Figure Name exclamation
Source Hart (1874) 166-167; Bain (1867) 60 ("exclamation"); De Mille (1882) ("exclamation," "salutation"); Hill (1883); Waddy (1889); Jamieson (1844) 187; Raub (1888) 210; Blackwall (1718)
Earliest Source
Synonyms salutation
Type Chroma
Linguistic Domain Semantic

1. Exclamation is a figure akin to interrogation. Instead of stating a fact simply and calmly, the writer or speaker utters an expression of surprise, or of emotion of some kind, on seeing that the thing is so. Exclamation, therefore, is a figure which expresses a thing strongly by expressing emotion on account of it. (Hart)

2. "When from sudden and intense emotion, we give utterance to some abrupt, inverted, or elliptical expression, we are said to use an exclamation…. To comply with the full forms of ordinary speech demands a certain coolness and deliberation, the opposite of a state of sudden excitement. The Interjection is a species of exclamation. Most interjections have no meaning except as indicating sudden emotion…. The exclamation proper usually consists of words with meaning." (Bain)

Exclamation is a figure of very extended application. It is closely connected with the expression of the feelings, and many of the so-called figures of emotion are merely different kinds of exclamation. It is also a form of statement varied from the common order, so as to avoid monotony, or to attract attention. (De Mille)

4. (1) Exclamation.- Not every exclamation is a figure of speech. The expressions Oh! Alas! and the like are plain language, because they fail to fulfill the condition of figures, 'that one thing is expressed in the form of another.' (Hill)

5. Exclamation.- The occasions which justify the use of exclamation are comparatively rare, and writers should be correspondingly careful in resorting to it. The figure is suitable only in cases of real emotion, and when properly used it is of great value and power. (Waddy)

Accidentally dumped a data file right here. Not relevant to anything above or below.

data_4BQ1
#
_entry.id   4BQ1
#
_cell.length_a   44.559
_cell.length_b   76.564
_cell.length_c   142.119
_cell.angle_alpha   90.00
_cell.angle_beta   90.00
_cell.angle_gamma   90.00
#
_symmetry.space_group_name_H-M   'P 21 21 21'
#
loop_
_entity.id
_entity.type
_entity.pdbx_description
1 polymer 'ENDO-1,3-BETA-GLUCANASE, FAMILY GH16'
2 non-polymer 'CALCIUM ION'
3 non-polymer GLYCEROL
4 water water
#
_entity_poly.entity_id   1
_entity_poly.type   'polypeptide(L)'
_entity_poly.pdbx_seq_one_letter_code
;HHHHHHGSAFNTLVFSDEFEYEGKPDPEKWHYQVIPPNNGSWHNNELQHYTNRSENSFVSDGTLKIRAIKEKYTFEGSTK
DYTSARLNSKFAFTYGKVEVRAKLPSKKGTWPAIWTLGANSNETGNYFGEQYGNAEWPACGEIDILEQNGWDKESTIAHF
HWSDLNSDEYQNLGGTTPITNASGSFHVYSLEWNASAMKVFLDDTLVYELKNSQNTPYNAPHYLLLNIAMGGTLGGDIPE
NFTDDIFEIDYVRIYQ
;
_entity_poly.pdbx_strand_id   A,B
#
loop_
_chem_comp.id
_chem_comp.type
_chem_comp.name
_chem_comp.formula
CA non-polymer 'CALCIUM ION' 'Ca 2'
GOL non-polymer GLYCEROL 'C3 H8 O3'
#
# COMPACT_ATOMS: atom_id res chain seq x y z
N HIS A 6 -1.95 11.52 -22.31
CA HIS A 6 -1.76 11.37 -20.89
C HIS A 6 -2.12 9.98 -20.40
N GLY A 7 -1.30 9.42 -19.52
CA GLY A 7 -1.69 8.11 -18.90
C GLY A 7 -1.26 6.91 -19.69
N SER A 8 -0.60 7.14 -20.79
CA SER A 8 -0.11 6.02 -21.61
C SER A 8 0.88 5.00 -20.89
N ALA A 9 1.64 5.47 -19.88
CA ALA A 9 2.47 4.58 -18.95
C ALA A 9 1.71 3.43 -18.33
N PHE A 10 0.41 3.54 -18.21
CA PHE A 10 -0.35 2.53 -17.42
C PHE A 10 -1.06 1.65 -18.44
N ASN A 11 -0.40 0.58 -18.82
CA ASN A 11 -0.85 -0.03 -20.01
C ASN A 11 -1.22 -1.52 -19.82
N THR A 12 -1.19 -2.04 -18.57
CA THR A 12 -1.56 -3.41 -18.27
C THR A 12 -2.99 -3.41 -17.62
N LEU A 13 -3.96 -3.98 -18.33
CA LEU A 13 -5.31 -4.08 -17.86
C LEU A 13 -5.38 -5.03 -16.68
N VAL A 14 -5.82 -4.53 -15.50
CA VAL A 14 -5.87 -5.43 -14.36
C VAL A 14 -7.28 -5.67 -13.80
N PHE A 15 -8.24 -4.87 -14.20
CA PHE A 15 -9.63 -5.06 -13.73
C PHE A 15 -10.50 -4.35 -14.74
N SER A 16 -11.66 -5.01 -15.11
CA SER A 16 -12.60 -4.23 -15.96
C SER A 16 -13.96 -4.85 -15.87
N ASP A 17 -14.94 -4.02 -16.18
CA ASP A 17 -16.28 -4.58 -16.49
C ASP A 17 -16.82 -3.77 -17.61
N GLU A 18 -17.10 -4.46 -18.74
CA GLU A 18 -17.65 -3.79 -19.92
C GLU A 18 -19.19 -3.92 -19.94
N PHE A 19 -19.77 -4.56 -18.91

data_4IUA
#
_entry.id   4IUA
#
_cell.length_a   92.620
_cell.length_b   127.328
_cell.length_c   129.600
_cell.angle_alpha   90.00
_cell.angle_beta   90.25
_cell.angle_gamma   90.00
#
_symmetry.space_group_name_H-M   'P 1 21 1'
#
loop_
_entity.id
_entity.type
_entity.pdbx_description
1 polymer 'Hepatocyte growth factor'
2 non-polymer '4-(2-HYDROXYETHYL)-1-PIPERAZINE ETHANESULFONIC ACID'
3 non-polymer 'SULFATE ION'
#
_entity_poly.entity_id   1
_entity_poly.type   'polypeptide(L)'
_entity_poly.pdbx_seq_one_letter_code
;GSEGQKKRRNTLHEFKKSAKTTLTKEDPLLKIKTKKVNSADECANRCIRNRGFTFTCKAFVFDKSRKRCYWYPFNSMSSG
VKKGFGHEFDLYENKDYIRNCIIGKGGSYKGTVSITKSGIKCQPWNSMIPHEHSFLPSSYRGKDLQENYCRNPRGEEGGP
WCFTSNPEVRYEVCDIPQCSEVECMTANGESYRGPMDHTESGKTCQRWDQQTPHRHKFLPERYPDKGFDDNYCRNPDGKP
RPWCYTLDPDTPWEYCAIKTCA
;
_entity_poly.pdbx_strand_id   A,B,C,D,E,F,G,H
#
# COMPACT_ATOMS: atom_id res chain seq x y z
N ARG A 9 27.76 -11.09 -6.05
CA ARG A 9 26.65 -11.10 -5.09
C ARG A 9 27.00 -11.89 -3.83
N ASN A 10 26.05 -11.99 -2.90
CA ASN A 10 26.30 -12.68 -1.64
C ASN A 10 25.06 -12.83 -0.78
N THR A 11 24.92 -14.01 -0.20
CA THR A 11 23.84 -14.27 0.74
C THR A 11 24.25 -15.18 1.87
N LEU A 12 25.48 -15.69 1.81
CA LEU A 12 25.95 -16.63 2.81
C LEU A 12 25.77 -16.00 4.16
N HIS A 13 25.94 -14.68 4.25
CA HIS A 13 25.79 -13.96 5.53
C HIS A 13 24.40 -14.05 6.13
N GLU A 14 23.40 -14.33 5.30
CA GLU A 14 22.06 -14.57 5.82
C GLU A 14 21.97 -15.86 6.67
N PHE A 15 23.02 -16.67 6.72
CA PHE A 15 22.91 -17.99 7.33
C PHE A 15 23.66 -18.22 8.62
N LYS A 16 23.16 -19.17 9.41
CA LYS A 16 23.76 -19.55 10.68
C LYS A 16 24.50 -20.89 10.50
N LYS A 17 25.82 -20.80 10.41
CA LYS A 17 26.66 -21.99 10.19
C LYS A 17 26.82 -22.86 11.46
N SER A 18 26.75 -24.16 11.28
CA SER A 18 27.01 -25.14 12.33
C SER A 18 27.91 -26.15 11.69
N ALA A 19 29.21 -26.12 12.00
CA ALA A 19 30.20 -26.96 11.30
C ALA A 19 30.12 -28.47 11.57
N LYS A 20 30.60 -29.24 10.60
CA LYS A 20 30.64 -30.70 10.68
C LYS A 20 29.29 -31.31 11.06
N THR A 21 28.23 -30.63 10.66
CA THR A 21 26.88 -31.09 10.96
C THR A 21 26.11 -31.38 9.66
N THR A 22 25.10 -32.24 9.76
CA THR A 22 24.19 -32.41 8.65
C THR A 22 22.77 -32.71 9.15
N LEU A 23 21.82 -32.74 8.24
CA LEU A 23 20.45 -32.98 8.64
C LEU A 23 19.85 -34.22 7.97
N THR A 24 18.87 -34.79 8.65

6. "Exclamations are the effect of strong emotions of the mind; such as surprise, admiration, joy, grief, and the like." (Jamieson)

7. "Exclamation is a figure by which a plain or simple fact is uttered with emotion. Not every exclamation, however, is a figure of speech. The interjections of the language are plain not figurative language, yet they are all exclamations. Exclamation is a figure only when what would otherwise be a plain declarative statement is expressed in an exclamatory and emotional form." (Raub)


1. "What a sad event!" (Hart)

1. "A horse! A horse! My kingdom for a horse!" -Richard III (Hart)

1. "What a piece of work is man! How noble in reason! How infinite in faculties! In form and moving, how express and admirable! In action, how like an angel! In apprehension, how like a god! The beauty of the world! The paragon of animals!" - Hamlet (Hart)

1. "How is the gold become dim! How is the most fine gold changed!" -Jeremiah (Hart)

2. "as 'bravo,' 'dreadful,' 'the fellow,' what a pity!' … oh, bah, hurrah. The cheers, hisses, and groans called forth by a public speaker…." (Bain)

5. As for example:
A horse! a horse! my kingdom for a horse!
How prayed I that my father's land might be an heritage for thee!
I hear, I hear, with joy I hear! (Waddy)

5. When one sits quite alone! Then one weeps, then one kneels!- God! how the house feels!(Waddy)

5. Hark! a glad voice the lonely desert cheers:
Prepare the way! a God, a God appears!(Waddy)

5. And yet was every faltering tongue of man,
Almighty Father! silent in they praise! (Waddy)

5. How sweet and soothing is this hour of calm! (Waddy)

6. "Turn with me, reader, turn thy mind back to the morning on which we heard it announced that her royal highness princess Charlotte of Saxe Cobourg was no more! Have you heard the news? Said every Briton to his friend. News? What news? The princess Charlotte's dead! Dead!" (Jamieson)

7. "[from Shakespeare's Hamlet] What a terrible crime! What a piece of work is man! How noble in reason ! How infinite in faculties! In form and moving, how express and admirable! In action, how like an angel! In apprehension, how like a god! The beauty of the world! The paragon of animals!" (Raub)

8. O unexpected Stroke, worse than of Death!
Must I thus leave thee, Paradise? Thus leave
Thee, native Soil; these happy Walks and Shades
Fit Haunt of Gods! - Milton (Blackwall)

Kind Of
Part Of
Related Figures interrogation, personification, apostrophe
Notes From Hart: Hymns, being mainly expressive of emotion, abound in exclamation beyond any other species of composition. - Fixed the numbering of Raub's example from 17 to 7. (Nayoung, Nov 7 2010)
Confidence Unconfident
Last Editor Nayoung Hong
Confidence Unconfident
Editorial Notes
Reviewed No